Edmonton Football Team

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Edmonton Football Team
Team logo
Based inEdmonton, Alberta, Canada
Home fieldThe Brick Field at Commonwealth Stadium
Head coachScott Milanovich
General managerBrock Sunderland
Owner(s)EE Football Team, Inc.[citation needed]
("Community" (shareholder) owned)
LeagueCanadian Football League
DivisionWest Division
ColoursGreen, gold, white[1][2]
Nickname(s)Eskimos, Esks, Eskies, The Double-E, The Evil Empire (1970s to 1990s)
Mascot(s)Nanook and Punter
Grey Cup wins14 (1954, 1955, 1956, 1975
1978, 1979, 1980, 1981
1982, 1987, 1993, 2003,
2005, 2015)
Current uniform
CFL EDM Jersey.png
Current sports event2020 Edmonton Football Team season

The Edmonton Football Team or EE Football Team[3] (formerly known as the Edmonton Eskimos) is a professional Canadian football team based in Edmonton, Alberta, competing in the West Division of the Canadian Football League (CFL). The team plays their home games at The Brick Field at Commonwealth Stadium and is the third-youngest franchise in the CFL. The team was founded in 1949 as the Eskimos, although there were clubs with the name Edmonton Eskimos as early as 1895. The EE is arguably the most successful CFL franchise of the modern era (since 1954), having won the league's Grey Cup championship fourteen times (including a three-peat between 1954 and 1956 and an unmatched five consecutive wins between 1978 and 1982), most recently in 2015. This places Edmonton second overall to the Toronto Argonauts, who have won seventeen Grey Cups (with seven of those since 1954).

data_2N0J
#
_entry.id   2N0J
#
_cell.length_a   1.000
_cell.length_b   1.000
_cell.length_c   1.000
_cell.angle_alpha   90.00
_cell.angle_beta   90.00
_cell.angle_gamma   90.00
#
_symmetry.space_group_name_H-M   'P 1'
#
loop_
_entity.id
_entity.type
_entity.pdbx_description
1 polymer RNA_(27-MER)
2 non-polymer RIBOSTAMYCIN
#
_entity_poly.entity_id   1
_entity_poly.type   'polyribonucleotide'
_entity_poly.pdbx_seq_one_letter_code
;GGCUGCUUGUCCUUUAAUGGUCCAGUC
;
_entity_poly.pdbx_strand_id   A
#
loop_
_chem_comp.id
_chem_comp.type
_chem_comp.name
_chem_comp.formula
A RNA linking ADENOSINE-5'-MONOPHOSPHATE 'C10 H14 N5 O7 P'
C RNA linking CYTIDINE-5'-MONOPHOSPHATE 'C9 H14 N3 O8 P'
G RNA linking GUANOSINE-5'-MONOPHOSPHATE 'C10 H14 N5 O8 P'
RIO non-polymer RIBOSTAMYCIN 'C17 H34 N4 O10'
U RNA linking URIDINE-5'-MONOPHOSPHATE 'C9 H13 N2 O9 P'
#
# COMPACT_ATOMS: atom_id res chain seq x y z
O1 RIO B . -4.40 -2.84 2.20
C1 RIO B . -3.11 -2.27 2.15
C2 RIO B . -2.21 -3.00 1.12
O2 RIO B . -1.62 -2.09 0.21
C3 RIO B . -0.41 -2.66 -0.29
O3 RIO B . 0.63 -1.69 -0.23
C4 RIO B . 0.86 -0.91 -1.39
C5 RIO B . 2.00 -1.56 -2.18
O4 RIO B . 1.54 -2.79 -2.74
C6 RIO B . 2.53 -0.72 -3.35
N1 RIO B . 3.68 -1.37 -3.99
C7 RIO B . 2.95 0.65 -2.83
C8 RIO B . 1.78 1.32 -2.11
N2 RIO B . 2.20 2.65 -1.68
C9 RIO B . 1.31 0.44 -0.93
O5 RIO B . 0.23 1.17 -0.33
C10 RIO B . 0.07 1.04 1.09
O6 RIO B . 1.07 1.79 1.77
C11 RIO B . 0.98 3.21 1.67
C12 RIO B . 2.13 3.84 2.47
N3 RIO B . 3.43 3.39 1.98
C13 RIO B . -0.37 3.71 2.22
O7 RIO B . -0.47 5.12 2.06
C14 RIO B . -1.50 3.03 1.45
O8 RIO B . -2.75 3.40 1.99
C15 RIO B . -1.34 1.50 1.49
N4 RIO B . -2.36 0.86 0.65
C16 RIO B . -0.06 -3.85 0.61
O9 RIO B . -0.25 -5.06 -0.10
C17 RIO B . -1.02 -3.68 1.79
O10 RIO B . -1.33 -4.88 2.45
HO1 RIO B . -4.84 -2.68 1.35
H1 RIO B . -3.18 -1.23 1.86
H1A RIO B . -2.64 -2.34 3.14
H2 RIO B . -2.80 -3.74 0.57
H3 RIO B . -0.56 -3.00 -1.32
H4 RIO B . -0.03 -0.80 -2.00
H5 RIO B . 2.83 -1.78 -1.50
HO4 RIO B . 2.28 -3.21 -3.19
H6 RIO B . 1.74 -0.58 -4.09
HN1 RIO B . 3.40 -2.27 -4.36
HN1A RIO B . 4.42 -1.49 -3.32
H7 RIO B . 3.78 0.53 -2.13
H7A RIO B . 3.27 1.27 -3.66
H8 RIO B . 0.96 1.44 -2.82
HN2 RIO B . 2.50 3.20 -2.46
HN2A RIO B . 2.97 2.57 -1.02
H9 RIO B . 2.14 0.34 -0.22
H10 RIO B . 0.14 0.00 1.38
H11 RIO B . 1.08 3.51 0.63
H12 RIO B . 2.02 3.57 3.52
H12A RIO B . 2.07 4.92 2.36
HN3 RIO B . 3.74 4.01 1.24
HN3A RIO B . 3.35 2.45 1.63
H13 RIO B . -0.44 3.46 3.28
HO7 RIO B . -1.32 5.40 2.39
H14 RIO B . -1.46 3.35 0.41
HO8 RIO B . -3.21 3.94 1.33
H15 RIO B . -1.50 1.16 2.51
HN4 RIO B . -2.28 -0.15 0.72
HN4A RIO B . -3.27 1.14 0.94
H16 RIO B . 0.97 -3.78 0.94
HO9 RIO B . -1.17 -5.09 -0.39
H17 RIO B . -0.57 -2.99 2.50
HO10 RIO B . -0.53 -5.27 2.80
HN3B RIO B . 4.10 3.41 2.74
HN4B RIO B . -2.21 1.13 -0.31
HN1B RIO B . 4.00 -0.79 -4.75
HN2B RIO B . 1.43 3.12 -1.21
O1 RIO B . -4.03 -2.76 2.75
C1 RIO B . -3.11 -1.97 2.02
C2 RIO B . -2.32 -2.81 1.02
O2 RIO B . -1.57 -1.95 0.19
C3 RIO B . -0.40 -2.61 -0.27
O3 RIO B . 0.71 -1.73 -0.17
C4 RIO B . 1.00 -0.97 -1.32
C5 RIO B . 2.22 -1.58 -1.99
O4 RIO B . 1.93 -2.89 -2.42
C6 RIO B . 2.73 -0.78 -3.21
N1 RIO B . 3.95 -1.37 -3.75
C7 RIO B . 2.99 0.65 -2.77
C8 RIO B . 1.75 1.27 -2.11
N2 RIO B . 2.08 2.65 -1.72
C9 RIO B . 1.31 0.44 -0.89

The EE holds a North American professional sports record by qualifying for the playoffs for 34 consecutive years between 1972 and 2005.[4][5] Edmonton has had the most regular season division championships in the CFL's modern era with 21, with its most recent coming in 2015. The team has a rivalry with the Calgary Stampeders and is one of the three community owned teams currently operating in the CFL.

The team's name has drawn controversy and criticism, as the term "Eskimo" is considered in Canada to be a racial slur against the Inuit.[6][7][8] On July 16, 2020, it was reported that the club will be dropping the 'Eskimos' name.[9] On July 21, the team officially retired the name, and temporarily began using "Edmonton Football Team" and "EE Football Team" until a new name is decided.[3][10]

Team facts[edit]

Team's former wordmark
Founded: 1949, although other teams named the Edmonton Eskimos existed 1895 to 1923 and 1929 to 1939
Formerly known as: The "Esquimaux" 1897 to 1910, the "Elks" in 1922. the Eskimos until 2020.
Helmet design: Yellow background, with a gold "EE" on a green oval
Uniform colours: Green, gold and white
Past uniform colours: Blue and white (1938 to 1939) and black and yellow (1907 to 1937)
Nicknames: Esks, Eskies, The Double-E
Mascots: Nanook, Punter